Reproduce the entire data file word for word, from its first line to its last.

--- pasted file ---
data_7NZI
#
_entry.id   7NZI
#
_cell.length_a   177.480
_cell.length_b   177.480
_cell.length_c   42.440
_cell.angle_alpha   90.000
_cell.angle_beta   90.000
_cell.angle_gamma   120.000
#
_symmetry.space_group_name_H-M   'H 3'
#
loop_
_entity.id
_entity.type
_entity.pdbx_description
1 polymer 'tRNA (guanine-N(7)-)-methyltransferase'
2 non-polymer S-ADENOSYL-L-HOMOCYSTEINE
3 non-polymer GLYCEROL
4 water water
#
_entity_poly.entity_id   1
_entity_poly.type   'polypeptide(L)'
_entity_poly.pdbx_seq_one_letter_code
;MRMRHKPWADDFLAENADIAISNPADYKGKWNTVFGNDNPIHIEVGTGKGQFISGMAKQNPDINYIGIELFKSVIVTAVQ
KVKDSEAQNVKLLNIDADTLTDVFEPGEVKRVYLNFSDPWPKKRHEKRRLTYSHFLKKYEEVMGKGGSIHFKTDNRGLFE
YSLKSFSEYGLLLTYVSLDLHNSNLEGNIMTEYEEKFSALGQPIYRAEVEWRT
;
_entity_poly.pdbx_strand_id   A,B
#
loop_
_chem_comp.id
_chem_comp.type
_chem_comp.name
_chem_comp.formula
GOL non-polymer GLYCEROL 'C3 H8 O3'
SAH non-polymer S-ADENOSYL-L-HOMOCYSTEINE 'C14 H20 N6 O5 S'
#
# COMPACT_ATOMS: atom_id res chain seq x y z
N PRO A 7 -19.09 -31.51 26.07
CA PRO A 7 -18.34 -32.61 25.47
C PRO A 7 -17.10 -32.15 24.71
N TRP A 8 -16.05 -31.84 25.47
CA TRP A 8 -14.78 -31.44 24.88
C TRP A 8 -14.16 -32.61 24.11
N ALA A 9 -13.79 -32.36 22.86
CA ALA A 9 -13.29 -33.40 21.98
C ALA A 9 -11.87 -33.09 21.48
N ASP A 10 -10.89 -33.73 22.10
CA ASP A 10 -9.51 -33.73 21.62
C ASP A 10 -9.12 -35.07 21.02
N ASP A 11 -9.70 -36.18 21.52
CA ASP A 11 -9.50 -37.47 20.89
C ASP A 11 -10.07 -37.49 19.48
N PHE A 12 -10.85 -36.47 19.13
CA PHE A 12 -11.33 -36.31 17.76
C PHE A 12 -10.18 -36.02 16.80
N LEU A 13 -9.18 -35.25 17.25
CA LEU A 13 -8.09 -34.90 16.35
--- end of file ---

data_7NZI
#
_entry.id   7NZI
#
_cell.length_a   177.480
_cell.length_b   177.480
_cell.length_c   42.440
_cell.angle_alpha   90.000
_cell.angle_beta   90.000
_cell.angle_gamma   120.000
#
_symmetry.space_group_name_H-M   'H 3'
#
loop_
_entity.id
_entity.type
_entity.pdbx_description
1 polymer 'tRNA (guanine-N(7)-)-methyltransferase'
2 non-polymer S-ADENOSYL-L-HOMOCYSTEINE
3 non-polymer GLYCEROL
4 water water
#
_entity_poly.entity_id   1
_entity_poly.type   'polypeptide(L)'
_entity_poly.pdbx_seq_one_letter_code
;MRMRHKPWADDFLAENADIAISNPADYKGKWNTVFGNDNPIHIEVGTGKGQFISGMAKQNPDINYIGIELFKSVIVTAVQ
KVKDSEAQNVKLLNIDADTLTDVFEPGEVKRVYLNFSDPWPKKRHEKRRLTYSHFLKKYEEVMGKGGSIHFKTDNRGLFE
YSLKSFSEYGLLLTYVSLDLHNSNLEGNIMTEYEEKFSALGQPIYRAEVEWRT
;
_entity_poly.pdbx_strand_id   A,B
#
loop_
_chem_comp.id
_chem_comp.type
_chem_comp.name
_chem_comp.formula
GOL non-polymer GLYCEROL 'C3 H8 O3'
SAH non-polymer S-ADENOSYL-L-HOMOCYSTEINE 'C14 H20 N6 O5 S'
#
# COMPACT_ATOMS: atom_id res chain seq x y z
N PRO A 7 -19.09 -31.51 26.07
CA PRO A 7 -18.34 -32.61 25.47
C PRO A 7 -17.10 -32.15 24.71
N TRP A 8 -16.05 -31.84 25.47
CA TRP A 8 -14.78 -31.44 24.88
C TRP A 8 -14.16 -32.61 24.11
N ALA A 9 -13.79 -32.36 22.86
CA ALA A 9 -13.29 -33.40 21.98
C ALA A 9 -11.87 -33.09 21.48
N ASP A 10 -10.89 -33.73 22.10
CA ASP A 10 -9.51 -33.73 21.62
C ASP A 10 -9.12 -35.07 21.02
N ASP A 11 -9.70 -36.18 21.52
CA ASP A 11 -9.50 -37.47 20.89
C ASP A 11 -10.07 -37.49 19.48
N PHE A 12 -10.85 -36.47 19.13
CA PHE A 12 -11.33 -36.31 17.76
C PHE A 12 -10.18 -36.02 16.80
N LEU A 13 -9.18 -35.25 17.25
CA LEU A 13 -8.09 -34.90 16.35